S – Slow your speed; things can change quickly in a school zone and you need to be ready to react

L – Look for hazards; the child who has let go of Mum’s hand and is running to greet friends

O – Observe the rules; don’t stop in a no-standing zone or block a crossing etc.

W – Wait; be patient – you know that you’ll soon be on your way again, and impatience creates its own hazards.

School zone safety – tips for parents and caregivers

School Zone safety

Set a good example

It’s tempting as a grown-up to cut through queued traffic and dash through gaps to cross the road, but your child isn’t capable of making the same judgement calls. Model ‘safety-first’ behaviour by always crossing at designated crossing places and following the directions of the crossing patrol personnel.

Crossing rules

If there is no designated crossing patrol, show your child how to choose a safe place to cross and practice the rules – Stop! Look! Listen! Think!

  • Stop! One step back from the kerb and away from parked vehicles. Make sure you have a clear view of the road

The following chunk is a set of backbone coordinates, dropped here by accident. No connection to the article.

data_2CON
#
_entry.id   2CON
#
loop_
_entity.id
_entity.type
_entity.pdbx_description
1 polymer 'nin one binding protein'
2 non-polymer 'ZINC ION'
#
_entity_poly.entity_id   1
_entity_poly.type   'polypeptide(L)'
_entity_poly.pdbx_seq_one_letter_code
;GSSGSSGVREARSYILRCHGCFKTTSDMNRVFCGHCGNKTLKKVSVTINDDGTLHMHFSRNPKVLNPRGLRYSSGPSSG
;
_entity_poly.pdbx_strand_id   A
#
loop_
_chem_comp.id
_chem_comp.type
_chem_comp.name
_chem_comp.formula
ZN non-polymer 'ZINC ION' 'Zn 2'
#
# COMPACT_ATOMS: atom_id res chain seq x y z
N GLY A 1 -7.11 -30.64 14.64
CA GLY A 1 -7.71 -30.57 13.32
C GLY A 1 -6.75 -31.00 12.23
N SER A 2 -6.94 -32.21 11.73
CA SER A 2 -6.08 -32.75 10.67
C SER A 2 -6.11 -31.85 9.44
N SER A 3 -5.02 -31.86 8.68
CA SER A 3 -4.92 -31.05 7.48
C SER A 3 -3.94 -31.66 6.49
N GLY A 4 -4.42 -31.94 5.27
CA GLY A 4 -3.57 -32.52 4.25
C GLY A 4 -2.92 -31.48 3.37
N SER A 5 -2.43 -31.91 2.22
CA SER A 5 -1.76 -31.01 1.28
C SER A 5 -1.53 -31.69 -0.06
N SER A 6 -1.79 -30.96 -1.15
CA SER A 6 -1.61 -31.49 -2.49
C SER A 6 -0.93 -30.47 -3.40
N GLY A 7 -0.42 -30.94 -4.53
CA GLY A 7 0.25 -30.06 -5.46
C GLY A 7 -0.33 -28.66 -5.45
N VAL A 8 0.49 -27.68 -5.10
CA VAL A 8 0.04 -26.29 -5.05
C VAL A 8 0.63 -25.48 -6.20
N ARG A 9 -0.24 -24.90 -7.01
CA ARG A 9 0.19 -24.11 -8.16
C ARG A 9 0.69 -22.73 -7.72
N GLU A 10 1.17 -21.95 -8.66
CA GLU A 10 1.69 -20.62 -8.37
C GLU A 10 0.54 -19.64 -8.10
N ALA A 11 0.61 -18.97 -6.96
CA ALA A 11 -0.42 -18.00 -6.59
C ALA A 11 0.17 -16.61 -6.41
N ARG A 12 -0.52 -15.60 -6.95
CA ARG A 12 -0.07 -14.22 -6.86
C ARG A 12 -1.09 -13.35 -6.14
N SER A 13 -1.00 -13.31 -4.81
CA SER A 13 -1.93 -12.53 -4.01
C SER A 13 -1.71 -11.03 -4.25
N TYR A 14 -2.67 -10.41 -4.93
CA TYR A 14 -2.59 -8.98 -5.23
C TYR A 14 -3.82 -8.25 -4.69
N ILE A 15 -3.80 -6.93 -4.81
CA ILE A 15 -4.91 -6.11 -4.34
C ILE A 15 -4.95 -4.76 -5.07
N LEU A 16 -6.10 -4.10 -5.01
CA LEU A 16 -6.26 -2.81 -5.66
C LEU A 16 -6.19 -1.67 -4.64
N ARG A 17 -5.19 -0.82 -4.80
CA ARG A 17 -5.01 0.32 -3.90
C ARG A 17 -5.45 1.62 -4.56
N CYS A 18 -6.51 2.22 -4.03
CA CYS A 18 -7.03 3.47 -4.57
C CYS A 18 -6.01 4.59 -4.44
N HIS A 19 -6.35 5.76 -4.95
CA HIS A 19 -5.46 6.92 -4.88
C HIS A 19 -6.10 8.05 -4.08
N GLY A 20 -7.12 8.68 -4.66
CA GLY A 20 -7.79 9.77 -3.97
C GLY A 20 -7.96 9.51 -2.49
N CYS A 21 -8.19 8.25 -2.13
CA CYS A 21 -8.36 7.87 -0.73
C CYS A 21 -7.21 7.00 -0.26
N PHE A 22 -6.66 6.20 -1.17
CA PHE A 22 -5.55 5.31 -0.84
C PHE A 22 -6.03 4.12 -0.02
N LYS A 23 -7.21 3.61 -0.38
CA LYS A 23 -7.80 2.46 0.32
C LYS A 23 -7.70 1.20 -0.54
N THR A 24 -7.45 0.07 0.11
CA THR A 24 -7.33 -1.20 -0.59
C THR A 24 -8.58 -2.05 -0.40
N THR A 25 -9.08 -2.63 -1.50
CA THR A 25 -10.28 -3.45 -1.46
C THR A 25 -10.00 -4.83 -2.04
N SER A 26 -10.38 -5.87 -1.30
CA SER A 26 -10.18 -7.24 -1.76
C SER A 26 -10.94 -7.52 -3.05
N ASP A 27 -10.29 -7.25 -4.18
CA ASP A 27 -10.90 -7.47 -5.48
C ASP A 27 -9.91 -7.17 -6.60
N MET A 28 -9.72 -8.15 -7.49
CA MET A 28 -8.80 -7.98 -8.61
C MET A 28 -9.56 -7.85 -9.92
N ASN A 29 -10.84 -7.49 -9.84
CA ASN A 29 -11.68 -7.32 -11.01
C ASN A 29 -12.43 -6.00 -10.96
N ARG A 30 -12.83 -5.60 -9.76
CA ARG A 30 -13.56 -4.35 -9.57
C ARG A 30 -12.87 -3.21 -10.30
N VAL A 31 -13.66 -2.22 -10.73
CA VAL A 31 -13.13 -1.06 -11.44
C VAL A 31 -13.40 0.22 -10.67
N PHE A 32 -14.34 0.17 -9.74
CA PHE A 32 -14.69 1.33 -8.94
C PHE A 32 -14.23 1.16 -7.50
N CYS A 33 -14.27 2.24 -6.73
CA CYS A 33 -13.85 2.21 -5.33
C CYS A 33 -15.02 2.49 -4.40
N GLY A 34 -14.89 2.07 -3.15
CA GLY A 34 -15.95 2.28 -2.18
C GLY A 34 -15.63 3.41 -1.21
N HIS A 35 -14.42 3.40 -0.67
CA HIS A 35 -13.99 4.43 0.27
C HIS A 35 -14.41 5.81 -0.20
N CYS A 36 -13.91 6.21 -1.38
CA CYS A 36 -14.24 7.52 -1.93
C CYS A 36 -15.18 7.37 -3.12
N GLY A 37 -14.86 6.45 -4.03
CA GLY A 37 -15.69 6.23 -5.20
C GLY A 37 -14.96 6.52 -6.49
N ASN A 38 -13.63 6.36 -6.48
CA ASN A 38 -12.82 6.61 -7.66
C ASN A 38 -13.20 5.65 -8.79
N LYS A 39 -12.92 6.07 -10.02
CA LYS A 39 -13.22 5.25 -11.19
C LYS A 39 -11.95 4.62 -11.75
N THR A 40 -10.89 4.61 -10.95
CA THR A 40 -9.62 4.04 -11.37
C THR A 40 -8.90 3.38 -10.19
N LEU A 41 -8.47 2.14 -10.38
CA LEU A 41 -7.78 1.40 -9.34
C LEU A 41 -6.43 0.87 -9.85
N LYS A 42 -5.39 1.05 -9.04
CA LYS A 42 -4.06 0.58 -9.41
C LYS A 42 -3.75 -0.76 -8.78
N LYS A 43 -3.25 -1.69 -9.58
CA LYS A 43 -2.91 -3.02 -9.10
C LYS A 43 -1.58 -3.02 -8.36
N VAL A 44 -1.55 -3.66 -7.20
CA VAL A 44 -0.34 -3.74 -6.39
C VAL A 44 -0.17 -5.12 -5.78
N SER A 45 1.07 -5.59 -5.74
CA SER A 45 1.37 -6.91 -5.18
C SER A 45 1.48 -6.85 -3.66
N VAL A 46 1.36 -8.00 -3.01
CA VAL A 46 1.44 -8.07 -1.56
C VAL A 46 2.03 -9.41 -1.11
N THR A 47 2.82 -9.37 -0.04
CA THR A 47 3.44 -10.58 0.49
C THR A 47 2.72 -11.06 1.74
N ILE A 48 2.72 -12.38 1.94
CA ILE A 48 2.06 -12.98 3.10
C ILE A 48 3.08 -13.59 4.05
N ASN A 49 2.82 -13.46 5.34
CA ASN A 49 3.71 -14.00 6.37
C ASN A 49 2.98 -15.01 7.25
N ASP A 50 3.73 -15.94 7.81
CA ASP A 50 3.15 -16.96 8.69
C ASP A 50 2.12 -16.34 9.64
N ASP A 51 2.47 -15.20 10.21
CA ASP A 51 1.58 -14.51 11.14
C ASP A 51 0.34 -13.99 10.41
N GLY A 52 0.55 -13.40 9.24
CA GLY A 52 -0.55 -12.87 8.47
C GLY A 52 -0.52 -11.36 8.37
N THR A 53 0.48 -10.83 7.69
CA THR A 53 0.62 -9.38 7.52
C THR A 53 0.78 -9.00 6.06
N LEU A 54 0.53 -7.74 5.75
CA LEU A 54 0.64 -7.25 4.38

• Look! Continuously look both ways for approaching traffic
  • Listen! For approaching vehicles
  • Think! Is it safe to cross? If the road is clear in both directions and there is no traffic approaching, cross carefully while continuing to look left and right and listen for traffic until you safely reach the other side.

Plan your approach

You can avoid the need to cross the road entirely by approaching the school from the other direction. A detour around the block might add a few minutes to your day, but you’ll have easier access to safe drop-off points.

The ‘safe side’

When pulling into a drop-off zone or parking space, make sure your children get out of the car on the ‘safe side’ – that’s the side nearest the footpath, not into the road.